Schroeder was born in Sheboygan, home of Johnsonville Brats, and played college ball at UW-La Crosse. Now the Packers have drafted many players (over 50) from the state of Wisconsin since 1936, when the NFL draft was instituted.
But just because someone plays college football in Wisconsin, it doesn't mean that the player was born in Wisconsin. So the category I am looking for in this scenario is whether a player was actually born in the sate of Wisconsin. And they didn't have to play their college ball In Wisconsin, either. In fact, probably the two most famous born and bred Packers didn't play collegiately in Wisconsin.
The first of course, was founder, head coach (1921-1949) and player for awhile (1921-1929) Curly Lambeau, who was born in Green Bay. Lambeau also brought the Packers 6 NFL titles in his tenure. Lambeau played at Notre Dame under Knute Rockne, where he was in the same backfield as George "The Gipper" Gipp. Lambeau didn't stay in South Bend too long after suffering severe tonsillitis. Lambeau did bring the Notre Dame tradition with him to Green Bay as the Packer colors were blue and gold for many years.
The second was Johnny "Blood" McNally (1929-33, 1935-36) who was born in New Richmond, Wis., and played his college ball at St. John's in Minnesota. Like Lambeau, McNally was all-pro three times in his career in Green Bay. McNally also had the unique honor to play for the Milwaukee Badgers among his other NFL teams. The recent movie Leatherheads starring George Clooney, was based in part on the wild career of McNally, both on and off the field.
Other Packers from that older era also were born in Wisconsin. Players like Lavvie Dilweg, Cub Buck, Red Dunn, Bernard "Boob" Darling, Arnie Herber, Ted Fritsch, Ed Jankowski and Irv Comp. All played their college football in Wisconsin as well, except for Herber (Regis) and Comp (St. Benedict's). Some players like Buck and Jankowski went to Wisconsin. Dilweg and Dunn went to Marquette when they still had football. Darling went to Beloit, while Fritsch went to Steven Point Teachers school which is now UW-Stevens Point.
There are others that one might think would be on this list. Players like Charles "Buckets" Goldenberg, Milt Gantenbein, Ken Bowman and Jerry Tagge. However, none of those players were born in the Badger state. Goldenberg, Gantenbein and Bowman all played collegiately at Wisconsin. Tagge played high school football at Green Bay West and then led Nebraska to two national championships in 1970 and 1971.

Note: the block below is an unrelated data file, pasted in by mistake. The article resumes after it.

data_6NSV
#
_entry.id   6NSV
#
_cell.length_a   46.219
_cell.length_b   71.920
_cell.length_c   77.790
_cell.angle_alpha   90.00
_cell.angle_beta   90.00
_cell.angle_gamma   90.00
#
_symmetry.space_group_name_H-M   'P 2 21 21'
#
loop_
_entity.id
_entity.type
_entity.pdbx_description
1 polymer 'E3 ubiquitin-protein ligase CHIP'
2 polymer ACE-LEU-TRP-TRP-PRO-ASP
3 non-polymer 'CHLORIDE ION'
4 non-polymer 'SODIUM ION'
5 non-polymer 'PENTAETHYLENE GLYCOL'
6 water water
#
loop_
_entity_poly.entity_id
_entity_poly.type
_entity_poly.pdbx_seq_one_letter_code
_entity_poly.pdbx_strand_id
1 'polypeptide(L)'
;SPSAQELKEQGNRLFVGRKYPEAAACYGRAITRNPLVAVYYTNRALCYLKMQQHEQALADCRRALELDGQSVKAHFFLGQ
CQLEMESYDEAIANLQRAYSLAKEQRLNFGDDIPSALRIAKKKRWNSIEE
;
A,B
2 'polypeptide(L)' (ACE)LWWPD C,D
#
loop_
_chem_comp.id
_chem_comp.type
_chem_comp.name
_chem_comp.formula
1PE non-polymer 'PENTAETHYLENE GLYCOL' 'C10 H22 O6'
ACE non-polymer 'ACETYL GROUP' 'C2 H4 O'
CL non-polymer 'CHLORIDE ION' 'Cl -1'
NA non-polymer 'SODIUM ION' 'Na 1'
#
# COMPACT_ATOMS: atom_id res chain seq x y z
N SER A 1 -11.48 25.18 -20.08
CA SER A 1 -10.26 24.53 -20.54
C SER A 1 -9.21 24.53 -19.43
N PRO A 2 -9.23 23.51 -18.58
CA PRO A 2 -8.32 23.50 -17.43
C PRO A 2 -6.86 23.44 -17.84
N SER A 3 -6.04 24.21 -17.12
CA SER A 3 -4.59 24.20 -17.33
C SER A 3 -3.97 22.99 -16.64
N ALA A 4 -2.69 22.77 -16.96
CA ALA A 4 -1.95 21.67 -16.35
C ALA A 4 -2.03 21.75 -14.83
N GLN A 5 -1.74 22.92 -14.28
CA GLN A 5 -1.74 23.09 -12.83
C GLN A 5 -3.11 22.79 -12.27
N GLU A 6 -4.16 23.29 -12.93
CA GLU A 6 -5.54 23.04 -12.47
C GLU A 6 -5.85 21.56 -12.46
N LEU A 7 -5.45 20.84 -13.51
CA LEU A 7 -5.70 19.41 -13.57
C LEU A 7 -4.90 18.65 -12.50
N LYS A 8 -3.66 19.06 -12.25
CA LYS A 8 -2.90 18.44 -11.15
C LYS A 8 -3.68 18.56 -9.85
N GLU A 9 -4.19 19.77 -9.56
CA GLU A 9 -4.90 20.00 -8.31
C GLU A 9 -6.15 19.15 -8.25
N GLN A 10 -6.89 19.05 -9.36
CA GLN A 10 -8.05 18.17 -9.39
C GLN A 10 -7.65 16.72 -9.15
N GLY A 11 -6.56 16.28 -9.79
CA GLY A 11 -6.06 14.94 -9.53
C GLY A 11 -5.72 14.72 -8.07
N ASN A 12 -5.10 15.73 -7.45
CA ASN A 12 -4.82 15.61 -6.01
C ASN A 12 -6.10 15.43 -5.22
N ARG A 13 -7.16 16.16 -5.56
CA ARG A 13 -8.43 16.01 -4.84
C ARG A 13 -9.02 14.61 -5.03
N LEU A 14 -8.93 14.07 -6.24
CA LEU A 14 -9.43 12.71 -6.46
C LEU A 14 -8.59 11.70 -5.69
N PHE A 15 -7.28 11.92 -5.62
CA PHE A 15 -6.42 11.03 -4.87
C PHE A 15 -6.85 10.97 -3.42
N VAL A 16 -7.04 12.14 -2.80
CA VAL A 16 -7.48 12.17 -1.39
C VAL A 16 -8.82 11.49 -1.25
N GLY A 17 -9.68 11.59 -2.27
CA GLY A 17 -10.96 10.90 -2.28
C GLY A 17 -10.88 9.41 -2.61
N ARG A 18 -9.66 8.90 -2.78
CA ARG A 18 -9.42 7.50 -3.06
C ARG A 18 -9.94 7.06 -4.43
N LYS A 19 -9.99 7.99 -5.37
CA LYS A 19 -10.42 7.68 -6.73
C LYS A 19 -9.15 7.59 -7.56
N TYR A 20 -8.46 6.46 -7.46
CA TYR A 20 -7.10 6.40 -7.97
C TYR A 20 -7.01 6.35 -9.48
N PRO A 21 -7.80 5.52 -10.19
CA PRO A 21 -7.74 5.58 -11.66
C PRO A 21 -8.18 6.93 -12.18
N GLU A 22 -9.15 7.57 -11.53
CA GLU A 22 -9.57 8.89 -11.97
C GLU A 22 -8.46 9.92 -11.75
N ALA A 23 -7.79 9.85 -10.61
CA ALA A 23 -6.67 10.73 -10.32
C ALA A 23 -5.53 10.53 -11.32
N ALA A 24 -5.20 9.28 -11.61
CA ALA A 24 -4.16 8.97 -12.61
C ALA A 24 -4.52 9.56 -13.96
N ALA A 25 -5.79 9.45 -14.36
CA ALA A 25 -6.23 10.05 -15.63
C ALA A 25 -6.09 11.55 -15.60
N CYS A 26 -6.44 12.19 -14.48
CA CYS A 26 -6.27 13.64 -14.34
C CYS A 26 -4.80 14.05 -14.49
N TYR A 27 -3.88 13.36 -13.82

Currently, the Packers literally have a born and bred Badger in Mark Tauscher. Tauscher was born in Marshfield, Wisconsin and played collegiately at Wisconsin. Tauscher has been a steady RT for the Packers since 2000. Tauscher may be joined this year by another former Badger in P Ken DeBauche. DeBauche is from Suamico, a suburb of Green Bay. DeBauche will have to beat out current P Jon Ryan if he wants to join the exclusive born and bred list.
Playing for a team in the NFL from your home state is not that rare. Especially if one is from Florida, Texas or California. But playing for the Packers if one was born and raised in Wisconsin, does seem to be rare, at least as of late. Right now, Tauscher is the lone player on the Packers with Wisconsin roots. That number may be doubled if DeBauche makes the team.
The good news is that the University of Wisconsin has had a very solid football program for the last 15 years or so. Not all players for the Badgers are from Wisconsin, but a lot are. Plus, the WIAC conference also has some decent prospects like Justin Beaver from UW-Whitewater, who had a recent tryout with the Packers.
Even with the success of Wisconsin in college football, the Packers have not selected many Badgers as of late. In fact, only 2 (Tauscher and Bill Ferrario) have been drafted since 1993, when the Badgers won their first of three Rose Bowl's. Schroeder was also drafted in 1994 out of UW-La Crosse.
This situation may change as time goes on and Ted Thompson and company look at local talent. The free agent signing of DeBauche is an example. Still, I am sure it's a honor and something that almost every kid in Wisconsin wishes for. Just ask Mark Tauscher.